K spent last year in Kosovo, during which time I took care of her mail and stuff (we are neighbors). Taking care of someone's mail for a year is more trouble than it sounds like, which K, being the awesome person that she is, realized. So to thank me for my services she got us tickets to ... wait for it ... XANADU! The Broadway musical! On Roller Skates! Based on the cheesy/hilarious/awful 80s movie. This movie was hugely influential on my childhood. I thought it was the height of artistic achievement and it created a dream of roller-dancing in me that has not yet died. When I found out they were making it into a musical I immediately set up a google news alert for it. So for a year I'd been DYING to see the show and was so.excited about it. In addition to tickets, K cashed in her Marriott points to get us a swank room on Times Square. It was deluxe.

I had to go fabric shopping in the garment district, of course. I saw Ricky of Project Runway fame, who was *not* wearing his signature mesh hat and therefore it took me a while to place him. The garment district has a strong Orthodox Jewish influence, so most everything is closed Saturdays. I did my shopping there on Friday (here's what I got) and spent Saturday sightseeing.

On my sightseeing day I finally went to Liberty Island and Ellis Island. Though I have been to NYC many times by now, I haven't done too much touristy stuff because I'm always visiting friends or there for a specific event like Mermaid Parade. I took the subway out to Battery Park and got ferry tickets to see the Statue of Liberty and the immigrant's entry point.

The ferry runs every half hour and once you get on the boat it's a quicker ride than I would have thought. You get nice photo ops of the shoreline as you travel, as seen in the panorama above.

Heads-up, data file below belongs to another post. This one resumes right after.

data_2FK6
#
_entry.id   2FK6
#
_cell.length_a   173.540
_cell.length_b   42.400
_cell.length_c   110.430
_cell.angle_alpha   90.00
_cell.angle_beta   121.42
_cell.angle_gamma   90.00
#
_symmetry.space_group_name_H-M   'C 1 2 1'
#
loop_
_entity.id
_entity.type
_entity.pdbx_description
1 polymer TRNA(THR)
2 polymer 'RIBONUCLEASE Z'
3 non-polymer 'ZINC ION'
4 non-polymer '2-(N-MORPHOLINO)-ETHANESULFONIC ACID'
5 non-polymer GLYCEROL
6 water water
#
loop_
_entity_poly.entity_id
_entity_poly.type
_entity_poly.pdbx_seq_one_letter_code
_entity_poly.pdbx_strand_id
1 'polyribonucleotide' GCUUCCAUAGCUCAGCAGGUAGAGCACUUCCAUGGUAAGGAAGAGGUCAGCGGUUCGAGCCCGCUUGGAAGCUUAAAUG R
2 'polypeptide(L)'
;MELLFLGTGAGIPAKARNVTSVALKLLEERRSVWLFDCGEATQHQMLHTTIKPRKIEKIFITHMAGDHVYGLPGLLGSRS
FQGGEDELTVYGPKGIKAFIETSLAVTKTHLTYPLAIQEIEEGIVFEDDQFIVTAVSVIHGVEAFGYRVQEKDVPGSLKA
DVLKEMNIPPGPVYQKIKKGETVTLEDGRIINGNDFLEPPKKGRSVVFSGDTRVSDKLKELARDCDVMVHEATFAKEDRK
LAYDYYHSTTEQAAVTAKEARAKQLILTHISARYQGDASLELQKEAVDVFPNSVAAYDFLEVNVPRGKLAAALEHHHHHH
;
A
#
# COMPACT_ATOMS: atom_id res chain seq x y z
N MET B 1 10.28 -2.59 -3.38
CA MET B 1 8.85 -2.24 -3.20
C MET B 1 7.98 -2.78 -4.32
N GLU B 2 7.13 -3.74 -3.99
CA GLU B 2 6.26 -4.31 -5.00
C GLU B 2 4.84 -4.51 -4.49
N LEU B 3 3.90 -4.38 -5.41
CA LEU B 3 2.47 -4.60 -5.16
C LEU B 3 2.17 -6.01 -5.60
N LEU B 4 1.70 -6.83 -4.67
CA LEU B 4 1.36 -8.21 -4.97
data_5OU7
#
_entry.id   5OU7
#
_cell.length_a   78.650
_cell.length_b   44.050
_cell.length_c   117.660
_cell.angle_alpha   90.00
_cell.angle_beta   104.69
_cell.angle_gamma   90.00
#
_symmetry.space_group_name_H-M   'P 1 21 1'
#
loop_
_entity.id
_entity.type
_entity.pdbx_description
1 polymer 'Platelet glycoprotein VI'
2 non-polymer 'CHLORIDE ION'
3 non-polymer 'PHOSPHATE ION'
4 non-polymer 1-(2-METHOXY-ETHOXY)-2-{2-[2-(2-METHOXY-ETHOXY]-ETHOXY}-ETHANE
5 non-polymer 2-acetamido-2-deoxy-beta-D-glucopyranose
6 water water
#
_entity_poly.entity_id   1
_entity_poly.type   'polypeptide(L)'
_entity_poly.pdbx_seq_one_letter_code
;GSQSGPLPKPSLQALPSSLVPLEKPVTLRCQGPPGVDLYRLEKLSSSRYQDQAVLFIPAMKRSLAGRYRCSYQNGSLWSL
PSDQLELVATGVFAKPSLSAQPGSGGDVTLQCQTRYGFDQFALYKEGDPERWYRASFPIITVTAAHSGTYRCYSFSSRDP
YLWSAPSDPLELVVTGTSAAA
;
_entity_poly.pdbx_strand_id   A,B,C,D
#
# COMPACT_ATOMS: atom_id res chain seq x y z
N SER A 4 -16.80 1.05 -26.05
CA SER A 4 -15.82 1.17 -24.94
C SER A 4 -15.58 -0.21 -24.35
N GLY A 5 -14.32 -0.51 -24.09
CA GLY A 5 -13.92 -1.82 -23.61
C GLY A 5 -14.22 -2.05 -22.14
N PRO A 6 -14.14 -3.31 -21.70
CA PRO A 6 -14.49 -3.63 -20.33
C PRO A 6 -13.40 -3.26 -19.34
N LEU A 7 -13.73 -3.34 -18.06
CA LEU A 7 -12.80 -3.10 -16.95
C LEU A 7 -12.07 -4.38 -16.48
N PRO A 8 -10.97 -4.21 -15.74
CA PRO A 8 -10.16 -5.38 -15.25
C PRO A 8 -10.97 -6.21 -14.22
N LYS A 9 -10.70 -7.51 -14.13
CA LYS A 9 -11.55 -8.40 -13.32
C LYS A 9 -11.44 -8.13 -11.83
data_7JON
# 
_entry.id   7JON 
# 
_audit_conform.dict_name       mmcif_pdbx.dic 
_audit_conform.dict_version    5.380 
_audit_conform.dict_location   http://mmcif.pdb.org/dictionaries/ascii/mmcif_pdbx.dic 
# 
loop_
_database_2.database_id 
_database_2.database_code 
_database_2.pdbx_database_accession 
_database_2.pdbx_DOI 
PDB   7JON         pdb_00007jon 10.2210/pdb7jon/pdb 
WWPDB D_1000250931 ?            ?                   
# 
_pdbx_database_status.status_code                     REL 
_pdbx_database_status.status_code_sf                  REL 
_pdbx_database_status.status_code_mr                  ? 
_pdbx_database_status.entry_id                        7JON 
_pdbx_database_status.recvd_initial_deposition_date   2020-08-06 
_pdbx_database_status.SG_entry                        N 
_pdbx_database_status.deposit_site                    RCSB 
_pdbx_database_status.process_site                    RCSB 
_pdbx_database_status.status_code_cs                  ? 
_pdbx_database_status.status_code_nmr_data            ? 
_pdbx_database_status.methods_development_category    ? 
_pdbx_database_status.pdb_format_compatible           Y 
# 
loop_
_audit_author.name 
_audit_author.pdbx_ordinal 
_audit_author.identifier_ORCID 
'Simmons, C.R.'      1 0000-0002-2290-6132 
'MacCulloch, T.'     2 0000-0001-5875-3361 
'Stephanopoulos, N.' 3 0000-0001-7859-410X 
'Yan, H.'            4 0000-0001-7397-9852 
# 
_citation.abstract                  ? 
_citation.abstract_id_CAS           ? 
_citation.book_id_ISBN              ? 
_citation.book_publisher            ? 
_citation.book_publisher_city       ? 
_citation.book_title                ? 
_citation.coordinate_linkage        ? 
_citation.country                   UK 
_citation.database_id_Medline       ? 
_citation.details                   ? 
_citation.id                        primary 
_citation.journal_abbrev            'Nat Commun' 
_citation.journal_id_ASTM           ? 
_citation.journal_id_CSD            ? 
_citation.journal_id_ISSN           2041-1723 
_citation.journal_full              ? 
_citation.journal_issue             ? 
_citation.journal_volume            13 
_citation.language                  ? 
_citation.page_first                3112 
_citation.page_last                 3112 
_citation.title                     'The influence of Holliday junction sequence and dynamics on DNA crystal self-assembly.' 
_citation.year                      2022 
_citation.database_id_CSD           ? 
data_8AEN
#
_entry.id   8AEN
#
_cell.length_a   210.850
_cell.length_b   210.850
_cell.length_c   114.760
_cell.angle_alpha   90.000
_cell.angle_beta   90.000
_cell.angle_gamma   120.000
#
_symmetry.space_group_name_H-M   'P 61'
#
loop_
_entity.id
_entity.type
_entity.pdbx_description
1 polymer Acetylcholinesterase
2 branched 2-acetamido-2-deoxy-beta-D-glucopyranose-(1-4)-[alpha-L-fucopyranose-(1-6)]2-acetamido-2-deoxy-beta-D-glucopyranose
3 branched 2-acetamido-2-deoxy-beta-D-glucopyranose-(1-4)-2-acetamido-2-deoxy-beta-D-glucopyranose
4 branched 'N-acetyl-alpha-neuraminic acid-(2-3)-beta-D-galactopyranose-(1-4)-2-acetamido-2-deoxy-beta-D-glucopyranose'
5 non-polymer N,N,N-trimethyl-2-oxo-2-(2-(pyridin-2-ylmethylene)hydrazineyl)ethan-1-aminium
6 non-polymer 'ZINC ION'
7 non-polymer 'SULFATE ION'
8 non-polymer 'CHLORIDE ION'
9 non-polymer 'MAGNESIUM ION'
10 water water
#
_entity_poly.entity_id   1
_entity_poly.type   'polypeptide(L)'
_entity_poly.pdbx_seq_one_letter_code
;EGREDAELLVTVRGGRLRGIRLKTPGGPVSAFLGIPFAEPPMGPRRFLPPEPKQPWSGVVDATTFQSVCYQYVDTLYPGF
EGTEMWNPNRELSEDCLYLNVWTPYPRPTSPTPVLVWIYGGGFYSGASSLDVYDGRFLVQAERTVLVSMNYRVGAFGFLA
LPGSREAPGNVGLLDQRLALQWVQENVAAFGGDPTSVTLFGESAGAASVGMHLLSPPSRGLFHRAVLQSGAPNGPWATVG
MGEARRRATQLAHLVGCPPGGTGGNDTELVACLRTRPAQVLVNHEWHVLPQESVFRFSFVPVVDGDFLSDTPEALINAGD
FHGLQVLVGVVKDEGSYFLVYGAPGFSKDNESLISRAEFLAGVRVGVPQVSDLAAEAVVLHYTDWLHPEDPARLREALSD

Liberty is both smaller and more beautiful than she looks on TV. The island is quite small, it's just her and a path around her. The issue is that since 9/11 they have severely limited the number of people who can enter the Statue. If you don't order online ahead of time or arrive at the ferry ticket booth before 8 am you probably won't get to enter. As I had done neither, I had to content myself with walking around. It was COLDFREEZINGCOLD so it was a little unsatisfying. Had it been a nice day it would have been lovely to read a book in the park, but of course the park would have been mobbed so that probably wouldn't be possible. The Museum is in the Statue, which they should really do something about if so few people are going to get in, so I only spent half an hour there until the next ferry came. Luckily, despite the variable weather it didn't rain and I got a cool backlit photo from the strong sun. I also found someone with whom to exchange camera favors (and for serio nobody goes there alone--it was hard to find another single) so I got my photo in front of her, but it's impossible to get a person and all of her into the frame at once.

The next quick ferry ride was to Ellis Island. They have restored the main building to the form it took during the height of its use as an immigration reception center in the nineteen-teens and made it a museum. I don't know of any relatives who came through Ellis Island (I'm sure there were some, but it's not a big part of our family history), but I did spend a summer in law school researching the stories of Chinese immigrants during that time period for a professor so it was cool to go there. The building is GORGEOUS. Lots of open space inside, and elaborate gothic detailing outside.

The museum is excellent--it offers interesting tidbits but not information overload. I loved loved the large format photo prints on the second floor. Most of them were taken by an employee who was an amateur photographer and they're just amazing. I was cold and hungry so I only stayed for half an hour--one ferry cycle--there, but I definitely see myself coming back just to soak in more of the building. I mean, check out this dome!